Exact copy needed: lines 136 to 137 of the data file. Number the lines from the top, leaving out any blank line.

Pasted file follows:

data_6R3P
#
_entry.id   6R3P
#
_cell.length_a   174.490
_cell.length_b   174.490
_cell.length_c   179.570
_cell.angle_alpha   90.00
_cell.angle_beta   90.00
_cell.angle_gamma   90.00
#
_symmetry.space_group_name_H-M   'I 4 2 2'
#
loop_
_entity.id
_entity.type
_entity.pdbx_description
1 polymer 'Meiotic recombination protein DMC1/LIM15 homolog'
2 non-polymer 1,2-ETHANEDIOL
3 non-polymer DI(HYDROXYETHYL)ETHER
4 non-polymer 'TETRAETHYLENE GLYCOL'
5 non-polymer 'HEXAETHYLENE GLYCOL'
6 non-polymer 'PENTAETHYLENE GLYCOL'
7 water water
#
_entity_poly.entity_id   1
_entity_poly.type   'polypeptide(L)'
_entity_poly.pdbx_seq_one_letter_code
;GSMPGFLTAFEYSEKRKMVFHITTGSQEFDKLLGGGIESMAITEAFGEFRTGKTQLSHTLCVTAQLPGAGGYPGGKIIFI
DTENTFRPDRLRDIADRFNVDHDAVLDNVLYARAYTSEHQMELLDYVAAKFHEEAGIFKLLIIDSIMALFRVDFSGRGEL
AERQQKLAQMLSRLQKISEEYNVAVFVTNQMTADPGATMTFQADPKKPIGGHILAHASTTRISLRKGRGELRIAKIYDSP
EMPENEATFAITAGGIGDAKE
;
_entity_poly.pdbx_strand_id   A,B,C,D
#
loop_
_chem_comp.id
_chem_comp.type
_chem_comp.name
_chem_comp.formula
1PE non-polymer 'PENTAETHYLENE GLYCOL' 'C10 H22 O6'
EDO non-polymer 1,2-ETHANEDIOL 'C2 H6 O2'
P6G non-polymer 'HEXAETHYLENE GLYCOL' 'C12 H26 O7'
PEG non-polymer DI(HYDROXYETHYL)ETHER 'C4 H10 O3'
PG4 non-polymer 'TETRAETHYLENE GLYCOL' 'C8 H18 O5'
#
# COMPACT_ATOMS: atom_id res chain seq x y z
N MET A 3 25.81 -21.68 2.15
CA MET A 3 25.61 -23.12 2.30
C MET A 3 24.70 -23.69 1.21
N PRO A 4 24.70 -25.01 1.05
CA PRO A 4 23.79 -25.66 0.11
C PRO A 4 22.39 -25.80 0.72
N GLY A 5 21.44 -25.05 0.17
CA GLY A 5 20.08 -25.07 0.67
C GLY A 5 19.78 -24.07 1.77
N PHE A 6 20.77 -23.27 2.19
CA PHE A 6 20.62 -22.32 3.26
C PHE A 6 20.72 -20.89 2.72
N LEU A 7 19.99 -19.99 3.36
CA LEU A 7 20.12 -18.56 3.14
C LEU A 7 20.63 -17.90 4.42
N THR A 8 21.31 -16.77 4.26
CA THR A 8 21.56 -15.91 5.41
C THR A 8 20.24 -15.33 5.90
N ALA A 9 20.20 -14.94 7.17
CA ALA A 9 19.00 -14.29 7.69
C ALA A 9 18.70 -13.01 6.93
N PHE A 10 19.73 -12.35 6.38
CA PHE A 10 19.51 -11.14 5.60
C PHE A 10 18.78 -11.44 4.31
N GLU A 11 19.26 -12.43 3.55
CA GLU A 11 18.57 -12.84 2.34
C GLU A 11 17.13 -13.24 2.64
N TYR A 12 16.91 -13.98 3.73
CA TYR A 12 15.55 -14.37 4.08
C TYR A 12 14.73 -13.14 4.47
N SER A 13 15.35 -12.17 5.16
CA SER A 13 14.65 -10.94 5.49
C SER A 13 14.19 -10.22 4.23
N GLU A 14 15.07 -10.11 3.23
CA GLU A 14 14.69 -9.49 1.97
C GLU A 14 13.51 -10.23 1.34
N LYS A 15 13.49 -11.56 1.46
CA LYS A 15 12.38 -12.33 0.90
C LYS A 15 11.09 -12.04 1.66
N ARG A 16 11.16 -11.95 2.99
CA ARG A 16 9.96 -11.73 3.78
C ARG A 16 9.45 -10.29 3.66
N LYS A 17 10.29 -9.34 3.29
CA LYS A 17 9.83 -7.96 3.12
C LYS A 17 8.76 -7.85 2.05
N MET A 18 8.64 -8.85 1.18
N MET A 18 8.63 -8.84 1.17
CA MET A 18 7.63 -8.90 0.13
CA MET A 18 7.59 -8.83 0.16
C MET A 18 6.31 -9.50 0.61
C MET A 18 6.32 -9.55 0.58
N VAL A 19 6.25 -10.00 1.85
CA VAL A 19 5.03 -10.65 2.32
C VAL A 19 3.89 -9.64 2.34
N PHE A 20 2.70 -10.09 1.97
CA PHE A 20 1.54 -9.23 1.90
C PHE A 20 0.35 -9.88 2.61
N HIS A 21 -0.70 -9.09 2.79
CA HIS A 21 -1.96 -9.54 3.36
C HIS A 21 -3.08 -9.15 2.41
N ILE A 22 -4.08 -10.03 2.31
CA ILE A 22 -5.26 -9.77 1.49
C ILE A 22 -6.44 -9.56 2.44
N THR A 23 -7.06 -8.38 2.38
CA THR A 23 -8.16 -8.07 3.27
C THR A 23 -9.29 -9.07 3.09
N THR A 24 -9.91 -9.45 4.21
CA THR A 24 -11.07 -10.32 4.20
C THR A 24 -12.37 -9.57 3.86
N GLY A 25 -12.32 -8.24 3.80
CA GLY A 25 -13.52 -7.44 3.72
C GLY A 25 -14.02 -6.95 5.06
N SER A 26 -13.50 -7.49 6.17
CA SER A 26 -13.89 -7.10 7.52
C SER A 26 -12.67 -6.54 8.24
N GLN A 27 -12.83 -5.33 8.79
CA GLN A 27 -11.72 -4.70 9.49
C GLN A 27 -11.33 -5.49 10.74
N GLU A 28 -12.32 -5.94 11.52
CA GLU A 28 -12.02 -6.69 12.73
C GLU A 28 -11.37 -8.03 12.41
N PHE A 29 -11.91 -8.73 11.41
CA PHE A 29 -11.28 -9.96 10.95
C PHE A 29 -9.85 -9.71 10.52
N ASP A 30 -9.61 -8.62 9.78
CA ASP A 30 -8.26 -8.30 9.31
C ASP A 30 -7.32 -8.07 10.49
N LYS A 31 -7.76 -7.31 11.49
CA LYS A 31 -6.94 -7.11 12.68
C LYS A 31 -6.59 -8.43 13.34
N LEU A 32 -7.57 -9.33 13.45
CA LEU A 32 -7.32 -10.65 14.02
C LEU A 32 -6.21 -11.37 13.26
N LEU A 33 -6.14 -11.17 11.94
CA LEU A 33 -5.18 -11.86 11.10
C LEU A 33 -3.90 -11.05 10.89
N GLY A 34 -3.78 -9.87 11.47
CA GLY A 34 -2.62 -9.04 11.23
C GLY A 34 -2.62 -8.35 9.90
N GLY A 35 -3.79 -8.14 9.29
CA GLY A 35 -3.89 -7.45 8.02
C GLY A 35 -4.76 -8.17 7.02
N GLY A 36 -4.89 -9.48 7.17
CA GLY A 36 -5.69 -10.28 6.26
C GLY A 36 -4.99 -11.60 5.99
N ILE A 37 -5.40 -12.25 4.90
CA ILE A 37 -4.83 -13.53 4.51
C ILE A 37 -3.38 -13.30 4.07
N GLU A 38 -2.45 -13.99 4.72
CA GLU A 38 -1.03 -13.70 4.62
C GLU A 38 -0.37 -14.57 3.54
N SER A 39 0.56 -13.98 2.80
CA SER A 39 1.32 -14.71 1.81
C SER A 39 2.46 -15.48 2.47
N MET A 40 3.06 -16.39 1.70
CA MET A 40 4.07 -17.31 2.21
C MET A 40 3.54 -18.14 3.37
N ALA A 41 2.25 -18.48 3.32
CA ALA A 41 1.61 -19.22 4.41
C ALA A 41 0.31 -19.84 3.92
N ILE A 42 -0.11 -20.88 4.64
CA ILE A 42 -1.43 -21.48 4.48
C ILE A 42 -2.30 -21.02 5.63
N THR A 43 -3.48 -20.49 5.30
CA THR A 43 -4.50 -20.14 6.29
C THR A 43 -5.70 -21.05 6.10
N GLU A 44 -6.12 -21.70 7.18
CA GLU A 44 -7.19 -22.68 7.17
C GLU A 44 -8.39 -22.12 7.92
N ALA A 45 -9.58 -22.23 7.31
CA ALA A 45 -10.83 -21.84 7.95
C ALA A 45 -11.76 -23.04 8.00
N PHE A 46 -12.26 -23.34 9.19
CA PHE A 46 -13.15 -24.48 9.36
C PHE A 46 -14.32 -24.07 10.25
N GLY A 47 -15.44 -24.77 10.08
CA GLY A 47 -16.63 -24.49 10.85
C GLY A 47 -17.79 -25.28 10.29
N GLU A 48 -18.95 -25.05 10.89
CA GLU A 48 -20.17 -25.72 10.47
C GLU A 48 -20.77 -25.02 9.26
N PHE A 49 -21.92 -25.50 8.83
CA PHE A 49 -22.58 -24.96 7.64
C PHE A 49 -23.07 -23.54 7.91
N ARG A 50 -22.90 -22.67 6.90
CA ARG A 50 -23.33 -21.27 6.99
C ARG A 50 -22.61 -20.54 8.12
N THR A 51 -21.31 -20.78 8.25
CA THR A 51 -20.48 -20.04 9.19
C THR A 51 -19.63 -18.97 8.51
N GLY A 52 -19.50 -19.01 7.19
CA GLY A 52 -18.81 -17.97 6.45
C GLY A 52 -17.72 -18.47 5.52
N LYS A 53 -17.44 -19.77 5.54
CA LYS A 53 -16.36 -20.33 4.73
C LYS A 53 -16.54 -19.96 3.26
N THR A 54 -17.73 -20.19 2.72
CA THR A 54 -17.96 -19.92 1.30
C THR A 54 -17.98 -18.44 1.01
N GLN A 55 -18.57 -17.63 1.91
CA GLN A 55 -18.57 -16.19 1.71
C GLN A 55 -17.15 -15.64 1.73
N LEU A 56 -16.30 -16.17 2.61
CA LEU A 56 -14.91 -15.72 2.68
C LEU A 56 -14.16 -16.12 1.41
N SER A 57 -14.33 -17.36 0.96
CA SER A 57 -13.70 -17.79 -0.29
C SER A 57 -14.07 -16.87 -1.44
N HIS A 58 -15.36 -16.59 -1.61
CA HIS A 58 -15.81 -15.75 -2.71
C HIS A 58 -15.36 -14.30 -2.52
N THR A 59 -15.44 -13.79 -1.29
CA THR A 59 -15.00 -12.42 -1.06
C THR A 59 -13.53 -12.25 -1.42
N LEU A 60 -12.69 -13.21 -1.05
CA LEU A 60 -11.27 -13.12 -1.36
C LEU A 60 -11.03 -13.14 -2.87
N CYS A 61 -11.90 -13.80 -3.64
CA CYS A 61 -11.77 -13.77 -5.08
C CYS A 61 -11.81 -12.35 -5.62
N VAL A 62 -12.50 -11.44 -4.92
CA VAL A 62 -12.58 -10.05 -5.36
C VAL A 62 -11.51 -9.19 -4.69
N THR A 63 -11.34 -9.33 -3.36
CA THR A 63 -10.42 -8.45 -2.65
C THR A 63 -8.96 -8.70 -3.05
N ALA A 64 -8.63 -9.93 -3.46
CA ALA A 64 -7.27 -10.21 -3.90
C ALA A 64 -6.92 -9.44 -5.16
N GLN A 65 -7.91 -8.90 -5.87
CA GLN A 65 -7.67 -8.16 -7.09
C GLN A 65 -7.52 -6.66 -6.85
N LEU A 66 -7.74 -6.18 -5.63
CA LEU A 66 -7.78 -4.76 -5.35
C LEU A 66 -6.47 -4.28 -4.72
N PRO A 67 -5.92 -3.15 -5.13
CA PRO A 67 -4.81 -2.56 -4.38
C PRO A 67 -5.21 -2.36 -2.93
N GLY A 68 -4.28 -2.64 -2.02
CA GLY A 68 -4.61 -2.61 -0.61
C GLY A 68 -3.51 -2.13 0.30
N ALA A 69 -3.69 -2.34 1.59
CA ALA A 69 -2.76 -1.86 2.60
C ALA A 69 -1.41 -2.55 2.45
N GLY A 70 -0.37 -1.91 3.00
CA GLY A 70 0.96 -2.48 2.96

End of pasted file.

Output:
CA LYS A 31 -6.94 -7.11 12.68
C LYS A 31 -6.59 -8.43 13.34